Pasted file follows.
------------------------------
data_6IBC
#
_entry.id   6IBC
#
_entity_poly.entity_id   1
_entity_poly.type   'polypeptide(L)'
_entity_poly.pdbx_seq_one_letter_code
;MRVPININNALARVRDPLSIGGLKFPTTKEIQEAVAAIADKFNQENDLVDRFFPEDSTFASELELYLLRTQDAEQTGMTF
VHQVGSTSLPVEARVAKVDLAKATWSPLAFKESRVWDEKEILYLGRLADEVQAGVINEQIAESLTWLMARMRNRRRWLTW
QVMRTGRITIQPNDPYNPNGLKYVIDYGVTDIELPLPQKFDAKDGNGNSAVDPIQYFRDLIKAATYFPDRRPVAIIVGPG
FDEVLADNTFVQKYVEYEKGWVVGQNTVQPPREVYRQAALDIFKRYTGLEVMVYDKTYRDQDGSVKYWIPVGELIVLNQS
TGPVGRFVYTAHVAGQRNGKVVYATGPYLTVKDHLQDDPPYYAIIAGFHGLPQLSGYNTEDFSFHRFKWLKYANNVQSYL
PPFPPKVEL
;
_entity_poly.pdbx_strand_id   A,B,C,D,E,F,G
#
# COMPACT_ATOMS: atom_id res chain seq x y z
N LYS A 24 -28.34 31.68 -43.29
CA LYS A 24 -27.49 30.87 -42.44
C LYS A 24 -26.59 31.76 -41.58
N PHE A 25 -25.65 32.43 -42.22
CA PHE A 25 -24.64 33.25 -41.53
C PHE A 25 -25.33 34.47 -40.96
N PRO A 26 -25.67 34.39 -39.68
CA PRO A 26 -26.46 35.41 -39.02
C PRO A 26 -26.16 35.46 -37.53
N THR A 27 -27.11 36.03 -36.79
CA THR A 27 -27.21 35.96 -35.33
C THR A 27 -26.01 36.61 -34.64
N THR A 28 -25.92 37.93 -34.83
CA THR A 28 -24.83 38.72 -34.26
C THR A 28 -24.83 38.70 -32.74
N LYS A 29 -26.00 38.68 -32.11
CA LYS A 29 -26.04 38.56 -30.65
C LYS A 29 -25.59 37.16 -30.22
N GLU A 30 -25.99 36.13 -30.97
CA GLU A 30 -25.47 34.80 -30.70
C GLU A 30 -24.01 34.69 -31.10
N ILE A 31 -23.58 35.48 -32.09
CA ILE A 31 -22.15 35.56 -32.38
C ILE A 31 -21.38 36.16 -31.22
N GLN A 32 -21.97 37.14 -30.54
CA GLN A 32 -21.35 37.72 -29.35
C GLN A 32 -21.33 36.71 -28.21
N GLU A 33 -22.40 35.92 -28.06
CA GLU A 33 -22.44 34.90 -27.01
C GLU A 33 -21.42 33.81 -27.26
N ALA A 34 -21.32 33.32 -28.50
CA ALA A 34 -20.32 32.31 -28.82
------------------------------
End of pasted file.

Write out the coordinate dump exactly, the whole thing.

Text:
data_6IBC
#
_entry.id   6IBC
#
_entity_poly.entity_id   1
_entity_poly.type   'polypeptide(L)'
_entity_poly.pdbx_seq_one_letter_code
;MRVPININNALARVRDPLSIGGLKFPTTKEIQEAVAAIADKFNQENDLVDRFFPEDSTFASELELYLLRTQDAEQTGMTF
VHQVGSTSLPVEARVAKVDLAKATWSPLAFKESRVWDEKEILYLGRLADEVQAGVINEQIAESLTWLMARMRNRRRWLTW
QVMRTGRITIQPNDPYNPNGLKYVIDYGVTDIELPLPQKFDAKDGNGNSAVDPIQYFRDLIKAATYFPDRRPVAIIVGPG
FDEVLADNTFVQKYVEYEKGWVVGQNTVQPPREVYRQAALDIFKRYTGLEVMVYDKTYRDQDGSVKYWIPVGELIVLNQS
TGPVGRFVYTAHVAGQRNGKVVYATGPYLTVKDHLQDDPPYYAIIAGFHGLPQLSGYNTEDFSFHRFKWLKYANNVQSYL
PPFPPKVEL
;
_entity_poly.pdbx_strand_id   A,B,C,D,E,F,G
#
# COMPACT_ATOMS: atom_id res chain seq x y z
N LYS A 24 -28.34 31.68 -43.29
CA LYS A 24 -27.49 30.87 -42.44
C LYS A 24 -26.59 31.76 -41.58
N PHE A 25 -25.65 32.43 -42.22
CA PHE A 25 -24.64 33.25 -41.53
C PHE A 25 -25.33 34.47 -40.96
N PRO A 26 -25.67 34.39 -39.68
CA PRO A 26 -26.46 35.41 -39.02
C PRO A 26 -26.16 35.46 -37.53
N THR A 27 -27.11 36.03 -36.79
CA THR A 27 -27.21 35.96 -35.33
C THR A 27 -26.01 36.61 -34.64
N THR A 28 -25.92 37.93 -34.83
CA THR A 28 -24.83 38.72 -34.26
C THR A 28 -24.83 38.70 -32.74
N LYS A 29 -26.00 38.68 -32.11
CA LYS A 29 -26.04 38.56 -30.65
C LYS A 29 -25.59 37.16 -30.22
N GLU A 30 -25.99 36.13 -30.97
CA GLU A 30 -25.47 34.80 -30.70
C GLU A 30 -24.01 34.69 -31.10
N ILE A 31 -23.58 35.48 -32.09
CA ILE A 31 -22.15 35.56 -32.38
C ILE A 31 -21.38 36.16 -31.22
N GLN A 32 -21.97 37.14 -30.54
CA GLN A 32 -21.35 37.72 -29.35
C GLN A 32 -21.33 36.71 -28.21
N GLU A 33 -22.40 35.92 -28.06
CA GLU A 33 -22.44 34.90 -27.01
C GLU A 33 -21.42 33.81 -27.26
N ALA A 34 -21.32 33.32 -28.50
CA ALA A 34 -20.32 32.31 -28.82